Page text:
Researchers at the University of Buffalo School of Nursing, New York, are testing a new teaching method intended to increase critical thinking skills and engagement among nursing students. The new method, called KWLA+R, substitutes the traditional practice of instructor lectures for a more interactive process in which students learn through self-teaching.
Researchers also will implement a flipped classroom in which students listen to or view recordings of lectures outside the classroom and complete assignments in class with an instructor, according to an article written by Marcene Robinson in a university publication.
The method was developed in 1986 to help elementary students with reading comprehension, and is used mainly in elementary and secondary education. Before an assignment, nursing students list what they already know about a given topic, then decide what they want to learn. After completing the assignment, they assess what they have learned and reflect on how they can apply it to their practice.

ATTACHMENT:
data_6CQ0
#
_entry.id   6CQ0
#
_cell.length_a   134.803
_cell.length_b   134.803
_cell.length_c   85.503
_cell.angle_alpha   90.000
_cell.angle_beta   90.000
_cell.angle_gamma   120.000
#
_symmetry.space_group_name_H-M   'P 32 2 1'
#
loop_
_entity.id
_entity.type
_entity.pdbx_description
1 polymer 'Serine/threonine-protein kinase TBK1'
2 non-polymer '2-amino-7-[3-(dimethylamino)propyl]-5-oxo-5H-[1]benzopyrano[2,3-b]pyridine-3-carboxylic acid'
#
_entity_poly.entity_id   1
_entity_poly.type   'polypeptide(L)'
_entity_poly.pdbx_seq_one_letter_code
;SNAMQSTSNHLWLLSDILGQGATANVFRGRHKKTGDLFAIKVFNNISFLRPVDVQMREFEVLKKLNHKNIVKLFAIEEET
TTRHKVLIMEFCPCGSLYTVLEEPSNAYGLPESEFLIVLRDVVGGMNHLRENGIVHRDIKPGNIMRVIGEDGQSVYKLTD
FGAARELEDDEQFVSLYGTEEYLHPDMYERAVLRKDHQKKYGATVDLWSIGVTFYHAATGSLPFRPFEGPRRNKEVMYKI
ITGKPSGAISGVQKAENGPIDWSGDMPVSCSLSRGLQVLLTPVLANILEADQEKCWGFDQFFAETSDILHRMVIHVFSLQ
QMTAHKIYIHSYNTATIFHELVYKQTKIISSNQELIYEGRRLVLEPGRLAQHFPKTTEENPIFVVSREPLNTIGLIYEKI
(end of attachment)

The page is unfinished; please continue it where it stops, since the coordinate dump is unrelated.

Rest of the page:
“Typically when you think of a classroom, you think of a ‘sage on a stage,’ where a teacher lectures for some time and shares information,” Susan Grinslade, PhD, RN, PHCNS, BC, the nursing school’s assistant dean for undergraduate programs and a clinical professor of nursing said in the article.
“There is not a lot of student engagement. The purpose of the KWLA+R and flipped classroom is to engage students in learning before they come into the classroom,” Grinslade said in the article.
Through charting, students in the study will track their comprehension of the material they are studying. Researchers will collect data from the students’ completed charts to examine changes in critical thinking, as well as gather test scores and first-time pass rates for the National Council Licensure Examination-Registered Nurse to compare with previous classes.